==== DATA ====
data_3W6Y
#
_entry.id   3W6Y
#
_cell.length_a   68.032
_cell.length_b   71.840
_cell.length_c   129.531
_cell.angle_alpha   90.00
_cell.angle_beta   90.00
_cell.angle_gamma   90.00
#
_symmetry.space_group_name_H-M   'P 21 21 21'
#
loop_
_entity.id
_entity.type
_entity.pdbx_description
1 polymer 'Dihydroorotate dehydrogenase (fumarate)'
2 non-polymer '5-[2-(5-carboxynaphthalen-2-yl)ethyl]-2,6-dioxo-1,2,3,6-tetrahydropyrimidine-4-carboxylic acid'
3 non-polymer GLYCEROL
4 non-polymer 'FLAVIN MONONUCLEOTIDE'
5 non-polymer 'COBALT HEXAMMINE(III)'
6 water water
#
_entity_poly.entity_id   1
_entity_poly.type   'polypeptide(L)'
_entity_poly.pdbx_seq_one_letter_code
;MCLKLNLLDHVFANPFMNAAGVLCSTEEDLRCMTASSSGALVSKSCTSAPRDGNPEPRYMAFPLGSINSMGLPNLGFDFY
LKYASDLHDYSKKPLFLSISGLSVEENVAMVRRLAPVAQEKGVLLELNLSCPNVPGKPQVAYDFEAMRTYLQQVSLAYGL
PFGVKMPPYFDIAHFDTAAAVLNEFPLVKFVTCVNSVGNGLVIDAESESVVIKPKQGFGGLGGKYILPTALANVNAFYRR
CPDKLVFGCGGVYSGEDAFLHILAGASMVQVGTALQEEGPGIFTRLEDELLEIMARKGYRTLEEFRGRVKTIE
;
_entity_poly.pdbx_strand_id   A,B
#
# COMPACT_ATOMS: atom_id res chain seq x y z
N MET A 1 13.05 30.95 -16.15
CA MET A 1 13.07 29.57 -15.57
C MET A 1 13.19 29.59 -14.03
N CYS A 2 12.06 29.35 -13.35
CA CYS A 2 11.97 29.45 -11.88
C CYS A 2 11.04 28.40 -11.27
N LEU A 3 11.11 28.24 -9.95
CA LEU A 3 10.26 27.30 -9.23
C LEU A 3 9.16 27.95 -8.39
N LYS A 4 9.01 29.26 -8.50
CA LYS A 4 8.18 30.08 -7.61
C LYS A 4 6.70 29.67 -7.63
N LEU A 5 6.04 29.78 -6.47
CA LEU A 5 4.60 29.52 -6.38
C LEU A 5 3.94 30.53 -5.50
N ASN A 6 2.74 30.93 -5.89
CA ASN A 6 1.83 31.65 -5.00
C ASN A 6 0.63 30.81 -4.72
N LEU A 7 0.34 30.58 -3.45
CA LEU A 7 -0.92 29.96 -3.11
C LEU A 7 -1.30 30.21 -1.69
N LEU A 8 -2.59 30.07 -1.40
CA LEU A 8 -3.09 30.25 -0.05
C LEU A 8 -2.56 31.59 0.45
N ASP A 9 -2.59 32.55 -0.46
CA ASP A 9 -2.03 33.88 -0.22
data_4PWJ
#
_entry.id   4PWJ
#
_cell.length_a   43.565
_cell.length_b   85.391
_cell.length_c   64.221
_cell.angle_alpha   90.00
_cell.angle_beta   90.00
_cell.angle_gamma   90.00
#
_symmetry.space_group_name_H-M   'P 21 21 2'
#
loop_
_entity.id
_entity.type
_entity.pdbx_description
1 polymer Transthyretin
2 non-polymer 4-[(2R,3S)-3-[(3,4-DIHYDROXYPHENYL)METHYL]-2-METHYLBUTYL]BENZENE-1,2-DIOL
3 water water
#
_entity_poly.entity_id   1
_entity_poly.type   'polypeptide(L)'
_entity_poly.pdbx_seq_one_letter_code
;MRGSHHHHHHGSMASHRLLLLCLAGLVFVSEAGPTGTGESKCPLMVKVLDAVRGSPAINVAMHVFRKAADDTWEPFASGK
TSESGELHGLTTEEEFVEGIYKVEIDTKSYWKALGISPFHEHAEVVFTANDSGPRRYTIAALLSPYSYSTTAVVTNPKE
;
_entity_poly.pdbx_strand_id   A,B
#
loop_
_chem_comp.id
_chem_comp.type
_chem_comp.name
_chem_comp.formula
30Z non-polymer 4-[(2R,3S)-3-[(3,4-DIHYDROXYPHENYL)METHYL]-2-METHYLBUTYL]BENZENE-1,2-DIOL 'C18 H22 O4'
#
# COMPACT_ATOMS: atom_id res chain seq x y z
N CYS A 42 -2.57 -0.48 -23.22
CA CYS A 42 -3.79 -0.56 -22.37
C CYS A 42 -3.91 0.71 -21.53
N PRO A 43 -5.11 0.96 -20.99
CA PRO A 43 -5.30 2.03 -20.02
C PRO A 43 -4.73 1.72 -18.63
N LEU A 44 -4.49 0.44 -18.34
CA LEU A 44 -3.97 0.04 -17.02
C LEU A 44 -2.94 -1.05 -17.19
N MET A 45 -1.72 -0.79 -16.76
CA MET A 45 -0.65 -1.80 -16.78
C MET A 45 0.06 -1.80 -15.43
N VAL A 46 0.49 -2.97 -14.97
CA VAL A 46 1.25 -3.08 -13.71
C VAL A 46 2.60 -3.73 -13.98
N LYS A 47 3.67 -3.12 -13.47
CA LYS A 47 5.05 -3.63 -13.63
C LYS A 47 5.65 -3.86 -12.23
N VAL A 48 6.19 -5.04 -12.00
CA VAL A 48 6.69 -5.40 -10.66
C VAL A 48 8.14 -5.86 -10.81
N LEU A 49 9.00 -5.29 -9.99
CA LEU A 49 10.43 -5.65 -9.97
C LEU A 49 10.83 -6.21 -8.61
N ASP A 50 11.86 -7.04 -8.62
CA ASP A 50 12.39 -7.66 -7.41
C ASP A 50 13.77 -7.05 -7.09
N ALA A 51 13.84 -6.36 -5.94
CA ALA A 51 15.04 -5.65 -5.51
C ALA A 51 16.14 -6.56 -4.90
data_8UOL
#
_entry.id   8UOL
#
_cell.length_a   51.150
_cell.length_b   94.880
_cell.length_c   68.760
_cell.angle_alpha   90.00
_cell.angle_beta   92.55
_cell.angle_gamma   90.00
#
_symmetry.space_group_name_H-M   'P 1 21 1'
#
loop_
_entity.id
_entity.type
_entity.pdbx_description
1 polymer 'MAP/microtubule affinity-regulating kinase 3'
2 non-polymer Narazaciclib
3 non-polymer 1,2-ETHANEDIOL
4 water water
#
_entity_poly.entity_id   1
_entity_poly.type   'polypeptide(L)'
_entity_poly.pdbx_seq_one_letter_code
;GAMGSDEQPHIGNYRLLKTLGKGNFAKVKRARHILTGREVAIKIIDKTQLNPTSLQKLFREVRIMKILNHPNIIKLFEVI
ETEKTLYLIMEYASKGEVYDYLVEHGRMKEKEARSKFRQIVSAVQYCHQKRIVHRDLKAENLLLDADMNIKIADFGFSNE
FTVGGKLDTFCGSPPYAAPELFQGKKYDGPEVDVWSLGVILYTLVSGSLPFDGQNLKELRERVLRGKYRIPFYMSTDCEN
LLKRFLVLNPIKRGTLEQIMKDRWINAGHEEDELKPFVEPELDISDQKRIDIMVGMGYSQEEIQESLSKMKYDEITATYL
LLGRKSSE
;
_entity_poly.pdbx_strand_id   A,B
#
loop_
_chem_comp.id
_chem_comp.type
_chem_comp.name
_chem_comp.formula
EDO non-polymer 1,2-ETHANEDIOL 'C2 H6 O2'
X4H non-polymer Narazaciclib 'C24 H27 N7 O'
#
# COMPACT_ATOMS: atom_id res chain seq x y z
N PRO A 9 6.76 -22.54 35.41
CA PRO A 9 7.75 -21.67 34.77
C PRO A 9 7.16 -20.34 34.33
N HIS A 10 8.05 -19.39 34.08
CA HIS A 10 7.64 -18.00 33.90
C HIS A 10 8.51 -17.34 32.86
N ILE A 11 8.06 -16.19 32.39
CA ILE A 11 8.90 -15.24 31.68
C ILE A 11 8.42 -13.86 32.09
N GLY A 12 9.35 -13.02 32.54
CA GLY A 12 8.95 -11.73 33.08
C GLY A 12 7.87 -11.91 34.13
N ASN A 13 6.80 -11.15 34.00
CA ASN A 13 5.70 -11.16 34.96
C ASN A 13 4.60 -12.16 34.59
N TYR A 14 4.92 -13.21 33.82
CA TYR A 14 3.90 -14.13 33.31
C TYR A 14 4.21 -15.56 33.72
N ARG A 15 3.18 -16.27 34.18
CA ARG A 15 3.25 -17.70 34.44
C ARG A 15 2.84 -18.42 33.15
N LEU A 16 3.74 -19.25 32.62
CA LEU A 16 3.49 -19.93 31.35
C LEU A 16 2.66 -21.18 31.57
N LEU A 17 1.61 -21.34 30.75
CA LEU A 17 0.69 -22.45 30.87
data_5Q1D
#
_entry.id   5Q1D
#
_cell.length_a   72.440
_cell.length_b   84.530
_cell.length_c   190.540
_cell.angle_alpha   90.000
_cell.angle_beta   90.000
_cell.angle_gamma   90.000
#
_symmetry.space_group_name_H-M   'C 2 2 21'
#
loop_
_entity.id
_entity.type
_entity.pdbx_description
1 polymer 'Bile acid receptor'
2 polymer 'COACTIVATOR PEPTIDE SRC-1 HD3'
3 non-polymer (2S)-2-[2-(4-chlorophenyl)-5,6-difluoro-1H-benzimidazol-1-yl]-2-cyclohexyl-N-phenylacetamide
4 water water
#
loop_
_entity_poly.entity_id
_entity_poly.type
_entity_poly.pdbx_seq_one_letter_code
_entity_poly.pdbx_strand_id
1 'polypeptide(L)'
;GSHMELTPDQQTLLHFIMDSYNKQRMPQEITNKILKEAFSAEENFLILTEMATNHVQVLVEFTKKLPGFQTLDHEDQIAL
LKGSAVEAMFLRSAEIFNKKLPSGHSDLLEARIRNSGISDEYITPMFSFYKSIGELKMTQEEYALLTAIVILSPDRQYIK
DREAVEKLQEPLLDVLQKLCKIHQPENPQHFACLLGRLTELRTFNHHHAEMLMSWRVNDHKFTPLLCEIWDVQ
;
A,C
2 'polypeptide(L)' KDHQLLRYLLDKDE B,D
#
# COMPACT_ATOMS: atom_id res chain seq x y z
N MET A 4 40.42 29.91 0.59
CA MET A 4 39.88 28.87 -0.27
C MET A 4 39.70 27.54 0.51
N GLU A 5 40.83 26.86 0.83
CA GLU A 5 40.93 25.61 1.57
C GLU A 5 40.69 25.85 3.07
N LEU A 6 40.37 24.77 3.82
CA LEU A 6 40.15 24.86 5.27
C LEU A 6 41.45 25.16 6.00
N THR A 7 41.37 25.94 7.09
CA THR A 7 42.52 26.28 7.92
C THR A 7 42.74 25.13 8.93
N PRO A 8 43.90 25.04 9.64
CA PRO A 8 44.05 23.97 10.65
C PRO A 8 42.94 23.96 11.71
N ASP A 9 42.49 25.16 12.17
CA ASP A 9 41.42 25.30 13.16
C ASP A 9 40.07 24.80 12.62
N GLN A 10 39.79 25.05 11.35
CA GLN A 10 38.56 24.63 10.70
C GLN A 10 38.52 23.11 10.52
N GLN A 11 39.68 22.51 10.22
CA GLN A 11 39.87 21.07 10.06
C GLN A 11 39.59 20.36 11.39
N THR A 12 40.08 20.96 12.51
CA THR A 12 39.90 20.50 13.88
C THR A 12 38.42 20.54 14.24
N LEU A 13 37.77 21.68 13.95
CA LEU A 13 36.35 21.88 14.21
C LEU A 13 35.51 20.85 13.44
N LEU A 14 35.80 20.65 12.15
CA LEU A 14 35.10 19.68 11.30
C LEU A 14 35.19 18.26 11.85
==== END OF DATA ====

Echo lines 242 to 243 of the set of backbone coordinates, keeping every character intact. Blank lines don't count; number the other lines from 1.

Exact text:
N THR A 7 41.37 25.94 7.09
CA THR A 7 42.52 26.28 7.92